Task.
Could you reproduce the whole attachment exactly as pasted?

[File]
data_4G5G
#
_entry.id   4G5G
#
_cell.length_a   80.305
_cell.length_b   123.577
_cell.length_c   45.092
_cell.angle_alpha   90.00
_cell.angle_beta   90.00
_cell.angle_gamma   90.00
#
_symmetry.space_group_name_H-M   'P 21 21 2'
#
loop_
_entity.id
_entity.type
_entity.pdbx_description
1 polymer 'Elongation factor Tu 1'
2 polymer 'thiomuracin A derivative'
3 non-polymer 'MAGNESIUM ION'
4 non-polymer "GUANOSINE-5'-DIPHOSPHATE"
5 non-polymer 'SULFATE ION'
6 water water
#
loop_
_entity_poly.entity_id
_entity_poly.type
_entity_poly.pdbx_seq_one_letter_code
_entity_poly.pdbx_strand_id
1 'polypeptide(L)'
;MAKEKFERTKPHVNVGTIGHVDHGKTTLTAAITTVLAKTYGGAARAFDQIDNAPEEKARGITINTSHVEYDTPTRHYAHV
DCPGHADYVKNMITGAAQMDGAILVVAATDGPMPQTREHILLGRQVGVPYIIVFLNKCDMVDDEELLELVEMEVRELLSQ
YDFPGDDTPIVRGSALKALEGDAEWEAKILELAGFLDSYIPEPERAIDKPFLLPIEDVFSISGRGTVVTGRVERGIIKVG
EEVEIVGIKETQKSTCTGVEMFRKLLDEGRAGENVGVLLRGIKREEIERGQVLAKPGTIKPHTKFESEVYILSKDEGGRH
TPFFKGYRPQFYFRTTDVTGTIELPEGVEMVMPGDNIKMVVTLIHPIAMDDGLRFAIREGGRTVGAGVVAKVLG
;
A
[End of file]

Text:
data_4G5G
#
_entry.id   4G5G
#
_cell.length_a   80.305
_cell.length_b   123.577
_cell.length_c   45.092
_cell.angle_alpha   90.00
_cell.angle_beta   90.00
_cell.angle_gamma   90.00
#
_symmetry.space_group_name_H-M   'P 21 21 2'
#
loop_
_entity.id
_entity.type
_entity.pdbx_description
1 polymer 'Elongation factor Tu 1'
2 polymer 'thiomuracin A derivative'
3 non-polymer 'MAGNESIUM ION'
4 non-polymer "GUANOSINE-5'-DIPHOSPHATE"
5 non-polymer 'SULFATE ION'
6 water water
#
loop_
_entity_poly.entity_id
_entity_poly.type
_entity_poly.pdbx_seq_one_letter_code
_entity_poly.pdbx_strand_id
1 'polypeptide(L)'
;MAKEKFERTKPHVNVGTIGHVDHGKTTLTAAITTVLAKTYGGAARAFDQIDNAPEEKARGITINTSHVEYDTPTRHYAHV
DCPGHADYVKNMITGAAQMDGAILVVAATDGPMPQTREHILLGRQVGVPYIIVFLNKCDMVDDEELLELVEMEVRELLSQ
YDFPGDDTPIVRGSALKALEGDAEWEAKILELAGFLDSYIPEPERAIDKPFLLPIEDVFSISGRGTVVTGRVERGIIKVG
EEVEIVGIKETQKSTCTGVEMFRKLLDEGRAGENVGVLLRGIKREEIERGQVLAKPGTIKPHTKFESEVYILSKDEGGRH
TPFFKGYRPQFYFRTTDVTGTIELPEGVEMVMPGDNIKMVVTLIHPIAMDDGLRFAIREGGRTVGAGVVAKVLG
;
A